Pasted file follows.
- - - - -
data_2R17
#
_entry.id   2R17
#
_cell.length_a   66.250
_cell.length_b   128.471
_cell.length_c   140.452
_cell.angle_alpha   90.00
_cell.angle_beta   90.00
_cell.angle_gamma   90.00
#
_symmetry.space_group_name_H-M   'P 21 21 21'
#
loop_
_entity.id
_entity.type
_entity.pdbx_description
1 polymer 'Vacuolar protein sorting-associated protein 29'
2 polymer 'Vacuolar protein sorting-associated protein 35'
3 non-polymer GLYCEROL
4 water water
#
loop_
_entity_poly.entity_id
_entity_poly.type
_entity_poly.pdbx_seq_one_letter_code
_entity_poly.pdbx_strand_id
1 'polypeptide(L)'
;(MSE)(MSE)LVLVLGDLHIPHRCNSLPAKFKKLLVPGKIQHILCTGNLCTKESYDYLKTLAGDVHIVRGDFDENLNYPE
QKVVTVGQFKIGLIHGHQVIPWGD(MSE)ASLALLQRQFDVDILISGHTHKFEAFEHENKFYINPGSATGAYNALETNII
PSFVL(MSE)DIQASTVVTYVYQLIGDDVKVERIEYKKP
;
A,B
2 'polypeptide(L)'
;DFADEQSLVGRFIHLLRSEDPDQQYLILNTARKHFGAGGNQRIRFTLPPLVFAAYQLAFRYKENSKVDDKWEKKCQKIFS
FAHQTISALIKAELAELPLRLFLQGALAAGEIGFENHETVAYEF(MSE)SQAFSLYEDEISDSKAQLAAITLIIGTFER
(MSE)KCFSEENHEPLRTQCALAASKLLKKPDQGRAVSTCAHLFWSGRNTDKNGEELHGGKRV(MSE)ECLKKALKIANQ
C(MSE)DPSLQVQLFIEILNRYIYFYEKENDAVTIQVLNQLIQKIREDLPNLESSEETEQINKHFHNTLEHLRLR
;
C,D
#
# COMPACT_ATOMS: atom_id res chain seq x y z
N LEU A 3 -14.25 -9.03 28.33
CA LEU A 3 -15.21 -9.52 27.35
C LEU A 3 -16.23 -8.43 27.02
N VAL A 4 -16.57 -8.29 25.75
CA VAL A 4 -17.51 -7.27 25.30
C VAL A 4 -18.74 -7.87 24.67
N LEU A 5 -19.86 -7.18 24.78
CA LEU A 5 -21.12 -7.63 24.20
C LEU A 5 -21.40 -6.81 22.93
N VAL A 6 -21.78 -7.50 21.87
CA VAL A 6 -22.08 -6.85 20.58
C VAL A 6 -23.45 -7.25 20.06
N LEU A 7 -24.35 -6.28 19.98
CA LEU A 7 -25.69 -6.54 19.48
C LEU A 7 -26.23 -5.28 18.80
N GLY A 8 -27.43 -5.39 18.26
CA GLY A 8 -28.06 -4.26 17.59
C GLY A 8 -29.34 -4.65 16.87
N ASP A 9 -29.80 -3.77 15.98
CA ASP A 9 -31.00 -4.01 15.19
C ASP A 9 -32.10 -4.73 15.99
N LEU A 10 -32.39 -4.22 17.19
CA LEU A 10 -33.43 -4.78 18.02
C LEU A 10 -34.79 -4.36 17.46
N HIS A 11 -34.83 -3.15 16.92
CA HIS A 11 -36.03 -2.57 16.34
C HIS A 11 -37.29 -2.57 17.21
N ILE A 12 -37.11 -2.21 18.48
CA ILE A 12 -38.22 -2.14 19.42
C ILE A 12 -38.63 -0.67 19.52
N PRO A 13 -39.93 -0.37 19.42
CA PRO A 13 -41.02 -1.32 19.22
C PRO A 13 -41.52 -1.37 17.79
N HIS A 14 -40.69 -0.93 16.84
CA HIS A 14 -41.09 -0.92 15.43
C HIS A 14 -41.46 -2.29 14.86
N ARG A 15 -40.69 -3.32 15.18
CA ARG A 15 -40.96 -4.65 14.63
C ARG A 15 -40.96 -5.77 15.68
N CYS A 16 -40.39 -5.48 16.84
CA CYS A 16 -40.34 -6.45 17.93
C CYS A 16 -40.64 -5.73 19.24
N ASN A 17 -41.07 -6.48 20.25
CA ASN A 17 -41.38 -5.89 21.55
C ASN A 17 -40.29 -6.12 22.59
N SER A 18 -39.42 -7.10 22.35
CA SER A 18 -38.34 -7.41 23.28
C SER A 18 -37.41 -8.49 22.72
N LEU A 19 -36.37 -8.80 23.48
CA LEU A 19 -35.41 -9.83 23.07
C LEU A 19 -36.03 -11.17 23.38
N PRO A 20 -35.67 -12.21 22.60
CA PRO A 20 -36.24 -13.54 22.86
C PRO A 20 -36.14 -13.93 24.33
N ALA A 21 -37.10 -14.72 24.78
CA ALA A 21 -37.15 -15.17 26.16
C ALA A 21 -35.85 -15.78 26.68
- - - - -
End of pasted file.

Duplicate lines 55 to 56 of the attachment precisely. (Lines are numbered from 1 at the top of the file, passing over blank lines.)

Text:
N LEU A 7 -24.35 -6.28 19.98
CA LEU A 7 -25.69 -6.54 19.48